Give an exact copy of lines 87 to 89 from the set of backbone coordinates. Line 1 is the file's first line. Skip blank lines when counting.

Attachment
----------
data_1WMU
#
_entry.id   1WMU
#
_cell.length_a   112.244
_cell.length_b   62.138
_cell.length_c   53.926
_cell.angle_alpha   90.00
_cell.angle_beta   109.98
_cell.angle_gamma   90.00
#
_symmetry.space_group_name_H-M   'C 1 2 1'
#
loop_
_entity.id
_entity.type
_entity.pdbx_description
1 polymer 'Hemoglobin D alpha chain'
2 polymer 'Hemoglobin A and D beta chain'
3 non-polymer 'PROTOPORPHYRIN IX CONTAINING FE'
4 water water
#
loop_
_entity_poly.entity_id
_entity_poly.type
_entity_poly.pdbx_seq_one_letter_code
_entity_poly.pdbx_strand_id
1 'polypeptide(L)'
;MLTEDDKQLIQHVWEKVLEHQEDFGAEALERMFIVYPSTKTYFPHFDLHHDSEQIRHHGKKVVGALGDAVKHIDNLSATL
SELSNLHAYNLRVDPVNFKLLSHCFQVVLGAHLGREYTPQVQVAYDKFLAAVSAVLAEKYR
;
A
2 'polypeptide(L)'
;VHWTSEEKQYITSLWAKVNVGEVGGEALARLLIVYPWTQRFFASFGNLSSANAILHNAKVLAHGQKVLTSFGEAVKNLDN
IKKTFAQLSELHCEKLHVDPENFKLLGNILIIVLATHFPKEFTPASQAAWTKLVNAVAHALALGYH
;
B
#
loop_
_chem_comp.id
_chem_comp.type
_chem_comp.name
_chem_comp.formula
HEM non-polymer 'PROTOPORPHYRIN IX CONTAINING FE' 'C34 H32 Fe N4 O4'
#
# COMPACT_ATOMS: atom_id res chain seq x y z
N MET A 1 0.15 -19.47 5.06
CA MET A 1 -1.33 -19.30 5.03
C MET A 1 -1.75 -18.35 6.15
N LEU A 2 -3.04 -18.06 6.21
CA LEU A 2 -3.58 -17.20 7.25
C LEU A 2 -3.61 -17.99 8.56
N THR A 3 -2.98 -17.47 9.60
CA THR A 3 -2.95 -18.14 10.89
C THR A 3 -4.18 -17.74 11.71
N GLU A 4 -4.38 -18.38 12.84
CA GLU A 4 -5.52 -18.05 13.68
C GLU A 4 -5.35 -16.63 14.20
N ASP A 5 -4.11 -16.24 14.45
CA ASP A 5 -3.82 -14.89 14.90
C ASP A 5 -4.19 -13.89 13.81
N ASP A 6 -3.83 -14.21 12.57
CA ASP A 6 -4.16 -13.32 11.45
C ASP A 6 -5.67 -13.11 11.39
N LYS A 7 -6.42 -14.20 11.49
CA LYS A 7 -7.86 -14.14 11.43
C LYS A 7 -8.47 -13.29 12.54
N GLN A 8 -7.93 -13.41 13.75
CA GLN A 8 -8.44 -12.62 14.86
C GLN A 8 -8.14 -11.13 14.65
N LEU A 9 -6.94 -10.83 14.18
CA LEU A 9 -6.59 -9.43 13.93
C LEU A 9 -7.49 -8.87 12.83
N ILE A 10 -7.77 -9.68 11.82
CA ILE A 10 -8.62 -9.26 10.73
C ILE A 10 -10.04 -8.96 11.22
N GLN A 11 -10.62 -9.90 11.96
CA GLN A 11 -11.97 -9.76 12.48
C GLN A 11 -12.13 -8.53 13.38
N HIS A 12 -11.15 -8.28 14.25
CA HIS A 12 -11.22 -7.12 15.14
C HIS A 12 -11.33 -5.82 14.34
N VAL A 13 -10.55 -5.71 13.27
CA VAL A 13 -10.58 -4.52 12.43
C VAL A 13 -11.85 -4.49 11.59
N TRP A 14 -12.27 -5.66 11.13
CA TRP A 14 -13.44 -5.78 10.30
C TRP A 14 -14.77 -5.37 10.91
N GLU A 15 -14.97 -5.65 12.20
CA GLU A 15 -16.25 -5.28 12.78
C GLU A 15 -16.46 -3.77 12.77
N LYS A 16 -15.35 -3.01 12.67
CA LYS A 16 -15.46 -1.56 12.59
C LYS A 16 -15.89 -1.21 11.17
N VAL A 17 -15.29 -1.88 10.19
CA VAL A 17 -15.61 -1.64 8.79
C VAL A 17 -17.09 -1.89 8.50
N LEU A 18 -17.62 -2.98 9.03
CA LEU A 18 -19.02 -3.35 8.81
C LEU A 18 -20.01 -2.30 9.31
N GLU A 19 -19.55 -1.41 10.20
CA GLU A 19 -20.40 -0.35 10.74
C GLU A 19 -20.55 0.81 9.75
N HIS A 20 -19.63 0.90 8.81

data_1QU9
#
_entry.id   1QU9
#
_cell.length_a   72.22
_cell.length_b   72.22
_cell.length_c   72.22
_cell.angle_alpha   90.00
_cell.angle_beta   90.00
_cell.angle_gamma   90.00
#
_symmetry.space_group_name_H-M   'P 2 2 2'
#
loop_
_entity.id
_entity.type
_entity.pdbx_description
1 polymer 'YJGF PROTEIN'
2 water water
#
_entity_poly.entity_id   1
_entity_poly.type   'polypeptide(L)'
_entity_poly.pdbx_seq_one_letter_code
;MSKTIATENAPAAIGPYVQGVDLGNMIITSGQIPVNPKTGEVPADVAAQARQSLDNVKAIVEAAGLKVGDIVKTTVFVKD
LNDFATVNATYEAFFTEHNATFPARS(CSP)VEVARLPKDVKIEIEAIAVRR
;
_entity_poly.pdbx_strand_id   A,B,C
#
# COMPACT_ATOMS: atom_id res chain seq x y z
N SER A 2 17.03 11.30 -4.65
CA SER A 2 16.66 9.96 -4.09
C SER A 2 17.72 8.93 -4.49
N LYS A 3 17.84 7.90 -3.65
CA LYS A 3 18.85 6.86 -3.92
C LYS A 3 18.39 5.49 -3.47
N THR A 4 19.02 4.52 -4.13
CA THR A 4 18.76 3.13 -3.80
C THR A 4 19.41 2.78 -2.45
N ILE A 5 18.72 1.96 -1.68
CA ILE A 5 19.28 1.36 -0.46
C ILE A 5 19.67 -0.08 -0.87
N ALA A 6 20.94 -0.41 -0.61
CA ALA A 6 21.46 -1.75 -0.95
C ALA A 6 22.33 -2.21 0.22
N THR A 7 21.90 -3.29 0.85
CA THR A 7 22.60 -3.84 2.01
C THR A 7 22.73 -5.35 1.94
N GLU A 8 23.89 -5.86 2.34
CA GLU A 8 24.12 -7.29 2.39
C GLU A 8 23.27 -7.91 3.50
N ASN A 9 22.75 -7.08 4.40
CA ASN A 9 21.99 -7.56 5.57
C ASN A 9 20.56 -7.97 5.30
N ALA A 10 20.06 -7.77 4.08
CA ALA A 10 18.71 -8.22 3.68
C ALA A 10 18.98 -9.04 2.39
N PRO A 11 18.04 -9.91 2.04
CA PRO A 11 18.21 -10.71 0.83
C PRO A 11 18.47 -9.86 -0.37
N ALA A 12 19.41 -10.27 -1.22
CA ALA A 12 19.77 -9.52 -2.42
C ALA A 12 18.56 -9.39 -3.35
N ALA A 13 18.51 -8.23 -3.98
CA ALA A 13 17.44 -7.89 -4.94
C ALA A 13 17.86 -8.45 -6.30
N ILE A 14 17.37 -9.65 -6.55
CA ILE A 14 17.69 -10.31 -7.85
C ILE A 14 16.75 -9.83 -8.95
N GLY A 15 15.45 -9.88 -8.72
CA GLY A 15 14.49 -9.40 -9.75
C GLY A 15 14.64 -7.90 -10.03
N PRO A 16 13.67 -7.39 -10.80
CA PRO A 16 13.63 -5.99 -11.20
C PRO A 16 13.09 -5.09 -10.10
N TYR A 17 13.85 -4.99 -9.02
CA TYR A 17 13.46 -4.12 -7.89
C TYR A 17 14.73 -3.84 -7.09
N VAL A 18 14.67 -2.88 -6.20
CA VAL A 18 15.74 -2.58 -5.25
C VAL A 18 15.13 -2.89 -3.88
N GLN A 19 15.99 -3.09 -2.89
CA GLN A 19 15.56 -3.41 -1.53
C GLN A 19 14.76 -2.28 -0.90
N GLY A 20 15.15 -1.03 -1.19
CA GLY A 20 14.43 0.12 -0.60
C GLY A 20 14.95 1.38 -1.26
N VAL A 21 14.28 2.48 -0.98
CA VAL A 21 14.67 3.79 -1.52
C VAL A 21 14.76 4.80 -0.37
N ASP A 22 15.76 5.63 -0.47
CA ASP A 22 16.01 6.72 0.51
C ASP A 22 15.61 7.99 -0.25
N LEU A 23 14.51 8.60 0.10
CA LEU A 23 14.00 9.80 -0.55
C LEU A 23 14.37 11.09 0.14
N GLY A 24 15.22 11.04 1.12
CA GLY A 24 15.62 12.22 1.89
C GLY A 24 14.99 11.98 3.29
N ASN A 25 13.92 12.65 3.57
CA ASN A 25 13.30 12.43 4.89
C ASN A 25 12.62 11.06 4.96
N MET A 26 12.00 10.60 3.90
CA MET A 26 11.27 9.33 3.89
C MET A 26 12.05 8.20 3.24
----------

CA TRP A 14 -13.44 -5.78 10.30
C TRP A 14 -14.77 -5.37 10.91
N GLU A 15 -14.97 -5.65 12.20